Cyberbullying and the Non-consensual Distribution of Intimate Images
Cyberbullying and the non-consensual distribution of intimate images are related social phenomena, the latter often being referred to as a type of cyberbullying. The core activities of both types of behaviour are not new (i.e., bullying and vengeful breaches of privacy), but the manner in which they are being carried out (i.e., via electronic means) has increased the reach and the scope of their impact.
Cyberbullying involves the use of information and communication technologies that support deliberate, hostile, and often repeated behaviour by an individual or group that is intended to hurt others. Although it is possible for anyone to be the victim of cyberbullying, as with bullying more generally, children and youth are the most common perpetrators and targets of this type of conduct.
The non-consensual distribution of intimate images involves the sharing of intimate images, often of a former partner, with third parties (either via the Internet or otherwise) without the consent of the person depicted in the image. Often the motivation is to take revenge against their former partner. Its effect is a violation of the former partner's privacy in relation to images, the distribution of which is likely to be embarrassing, humiliating, harassing, or degrading to that person.
Cyberbullying and the non-consensual distribution of intimate images is gaining increased attention across Canada, due in part, to a number of high profile cases reported in the media in which these activities were cited as factors in teen suicide. Footnote 1
Bullying is not a new phenomenon, but the widespread adoption of new communications technologies has enabled the migration of bullying behaviour to cyberspace, a phenomenon widely characterized as "cyberbullying." Cyberbullying is of growing concern to parents, police, educators and the public in general because of its increased prevalence and the fact that it has been implicated as a factor in a number of teen suicides.
Bullying behaviour involves the systematic abuse of power through unjustified and repeated acts intended to hurt or inflict some form of harm. Footnote 2 Its impact can be direct (physical and verbal teasing) or indirect (relational, such as social exclusion and spreading nasty rumours). Footnote 3 Bullying is increasingly a problem for young persons and educators, especially given the heightened use of new technologies which permits easy and wide distribution of communication. Footnote 4 Traditionally, bullying behaviour was typically associated with school settings; however, this is no longer the case as new technologies allow for victimization to occur outside of school and at any time of the day. Footnote 5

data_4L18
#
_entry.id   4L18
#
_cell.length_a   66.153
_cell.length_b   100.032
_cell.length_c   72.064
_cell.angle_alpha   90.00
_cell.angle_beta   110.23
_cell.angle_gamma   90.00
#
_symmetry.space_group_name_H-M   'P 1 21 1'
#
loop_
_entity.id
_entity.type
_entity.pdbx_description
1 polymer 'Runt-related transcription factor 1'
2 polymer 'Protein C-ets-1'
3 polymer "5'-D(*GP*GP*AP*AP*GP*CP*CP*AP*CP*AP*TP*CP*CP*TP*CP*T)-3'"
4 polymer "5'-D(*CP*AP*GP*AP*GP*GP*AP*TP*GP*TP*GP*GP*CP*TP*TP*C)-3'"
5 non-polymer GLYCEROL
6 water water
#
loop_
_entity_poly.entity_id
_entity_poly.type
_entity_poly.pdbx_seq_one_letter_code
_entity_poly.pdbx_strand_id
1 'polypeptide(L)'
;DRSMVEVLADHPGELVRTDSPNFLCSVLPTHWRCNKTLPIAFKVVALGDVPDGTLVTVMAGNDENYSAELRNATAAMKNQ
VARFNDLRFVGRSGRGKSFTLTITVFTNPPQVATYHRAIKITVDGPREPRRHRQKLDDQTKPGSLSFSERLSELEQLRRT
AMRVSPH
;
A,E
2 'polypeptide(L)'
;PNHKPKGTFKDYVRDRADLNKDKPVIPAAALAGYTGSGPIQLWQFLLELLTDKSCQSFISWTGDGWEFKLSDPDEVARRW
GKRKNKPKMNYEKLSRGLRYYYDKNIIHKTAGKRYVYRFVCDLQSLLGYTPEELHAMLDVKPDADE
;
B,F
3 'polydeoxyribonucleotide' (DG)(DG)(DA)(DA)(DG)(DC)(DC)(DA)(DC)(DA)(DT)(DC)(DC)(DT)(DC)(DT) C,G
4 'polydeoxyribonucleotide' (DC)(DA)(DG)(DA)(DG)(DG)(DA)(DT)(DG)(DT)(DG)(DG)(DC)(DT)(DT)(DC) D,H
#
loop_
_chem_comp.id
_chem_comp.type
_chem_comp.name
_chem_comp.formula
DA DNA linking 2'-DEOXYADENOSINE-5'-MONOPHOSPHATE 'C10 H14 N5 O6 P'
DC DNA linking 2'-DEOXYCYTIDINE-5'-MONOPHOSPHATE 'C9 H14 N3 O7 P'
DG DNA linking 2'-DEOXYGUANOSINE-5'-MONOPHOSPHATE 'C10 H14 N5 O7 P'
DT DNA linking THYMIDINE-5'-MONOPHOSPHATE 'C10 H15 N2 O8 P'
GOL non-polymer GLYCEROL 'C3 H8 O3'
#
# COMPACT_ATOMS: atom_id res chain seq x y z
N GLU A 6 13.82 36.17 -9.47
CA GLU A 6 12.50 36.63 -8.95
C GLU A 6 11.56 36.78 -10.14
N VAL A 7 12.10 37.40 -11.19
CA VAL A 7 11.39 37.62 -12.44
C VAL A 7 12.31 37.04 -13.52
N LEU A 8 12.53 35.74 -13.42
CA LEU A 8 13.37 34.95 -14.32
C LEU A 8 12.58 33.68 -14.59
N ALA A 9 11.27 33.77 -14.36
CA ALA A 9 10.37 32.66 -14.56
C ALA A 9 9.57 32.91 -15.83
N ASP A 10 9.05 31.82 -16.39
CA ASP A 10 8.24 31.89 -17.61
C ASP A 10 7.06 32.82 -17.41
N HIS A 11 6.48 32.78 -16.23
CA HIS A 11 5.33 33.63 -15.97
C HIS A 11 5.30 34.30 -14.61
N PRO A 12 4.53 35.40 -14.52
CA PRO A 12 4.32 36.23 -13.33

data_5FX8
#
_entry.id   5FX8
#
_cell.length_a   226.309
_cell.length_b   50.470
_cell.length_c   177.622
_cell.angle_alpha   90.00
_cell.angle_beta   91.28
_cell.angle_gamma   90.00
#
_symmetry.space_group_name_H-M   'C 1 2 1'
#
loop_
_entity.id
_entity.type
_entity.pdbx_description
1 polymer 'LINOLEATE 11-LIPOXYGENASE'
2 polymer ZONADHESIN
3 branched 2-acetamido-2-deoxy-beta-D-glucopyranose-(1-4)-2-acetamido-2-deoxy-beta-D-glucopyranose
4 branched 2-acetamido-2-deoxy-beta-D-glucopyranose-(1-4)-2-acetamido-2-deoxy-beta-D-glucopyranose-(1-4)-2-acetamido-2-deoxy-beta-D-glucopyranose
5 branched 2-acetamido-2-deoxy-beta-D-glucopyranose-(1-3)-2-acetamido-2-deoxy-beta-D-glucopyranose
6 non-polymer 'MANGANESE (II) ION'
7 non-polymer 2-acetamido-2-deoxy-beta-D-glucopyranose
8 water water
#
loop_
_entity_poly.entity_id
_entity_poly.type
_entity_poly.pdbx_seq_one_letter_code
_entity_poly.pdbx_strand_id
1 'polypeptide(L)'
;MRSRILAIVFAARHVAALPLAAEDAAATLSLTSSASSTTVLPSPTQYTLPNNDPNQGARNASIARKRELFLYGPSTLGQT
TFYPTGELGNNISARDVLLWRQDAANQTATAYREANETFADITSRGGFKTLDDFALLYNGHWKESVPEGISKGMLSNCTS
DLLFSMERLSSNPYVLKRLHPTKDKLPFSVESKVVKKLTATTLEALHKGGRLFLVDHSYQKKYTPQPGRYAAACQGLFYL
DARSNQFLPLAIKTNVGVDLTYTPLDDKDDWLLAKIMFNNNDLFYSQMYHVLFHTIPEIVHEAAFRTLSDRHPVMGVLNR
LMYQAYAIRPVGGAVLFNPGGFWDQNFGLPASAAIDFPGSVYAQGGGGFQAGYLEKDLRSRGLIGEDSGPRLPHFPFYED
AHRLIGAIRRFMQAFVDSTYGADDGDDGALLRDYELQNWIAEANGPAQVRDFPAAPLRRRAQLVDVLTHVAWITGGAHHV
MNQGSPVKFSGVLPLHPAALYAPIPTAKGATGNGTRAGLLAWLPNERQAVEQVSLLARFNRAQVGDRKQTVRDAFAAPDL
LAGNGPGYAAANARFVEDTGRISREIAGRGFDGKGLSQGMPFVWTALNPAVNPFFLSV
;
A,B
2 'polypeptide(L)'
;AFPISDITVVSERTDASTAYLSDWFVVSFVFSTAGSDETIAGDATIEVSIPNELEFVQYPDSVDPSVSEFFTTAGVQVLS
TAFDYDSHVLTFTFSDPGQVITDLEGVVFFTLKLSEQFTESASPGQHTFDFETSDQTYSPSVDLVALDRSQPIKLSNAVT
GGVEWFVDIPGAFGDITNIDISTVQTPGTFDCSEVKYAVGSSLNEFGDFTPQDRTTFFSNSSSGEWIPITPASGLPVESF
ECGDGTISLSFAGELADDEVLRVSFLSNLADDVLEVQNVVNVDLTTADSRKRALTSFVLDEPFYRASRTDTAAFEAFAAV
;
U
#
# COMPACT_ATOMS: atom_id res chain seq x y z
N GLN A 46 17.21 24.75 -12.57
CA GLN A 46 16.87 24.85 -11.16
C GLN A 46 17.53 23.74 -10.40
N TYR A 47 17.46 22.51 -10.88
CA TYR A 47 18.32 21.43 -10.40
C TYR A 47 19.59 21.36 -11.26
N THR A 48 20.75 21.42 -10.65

At present, there is no universally accepted definition of what constitutes cyberbullying, although common elements can be found in many of the definitions examined. The Senate Standing Committee on Human Rights Report entitled, Cyberbullying Hurts: Respect for Rights in the Digital Age Footnote 6 (Senate Report) acknowledges the difficulty in achieving consensus upon a single definition of cyberbullying, primarily because there is no common understanding of what comprises this activity. The Senate Report found support for the notion that cyberbullying is a form of traditional bullying, and noted that cyberbullying includes acts intended to intimidate, embarrass, threaten or harass the targeted victims.
Cyberbullying takes on various forms, including using emails, instant messaging, and text messages to send harassing and threatening messages or posting such messages in chat rooms, on "bash boards" and on other social networking websites. Another common method of cyberbullying is the online posting or electronic distribution of embarrassing pictures or videos. It may also involve the creation of websites that mock, torment and harass the intended victim or victims. Some websites can even be used by cyberbullies to create online polling or voting booths, allowing users of the website to vote on things such as the "ugliest" or "fattest" classmate. Footnote 7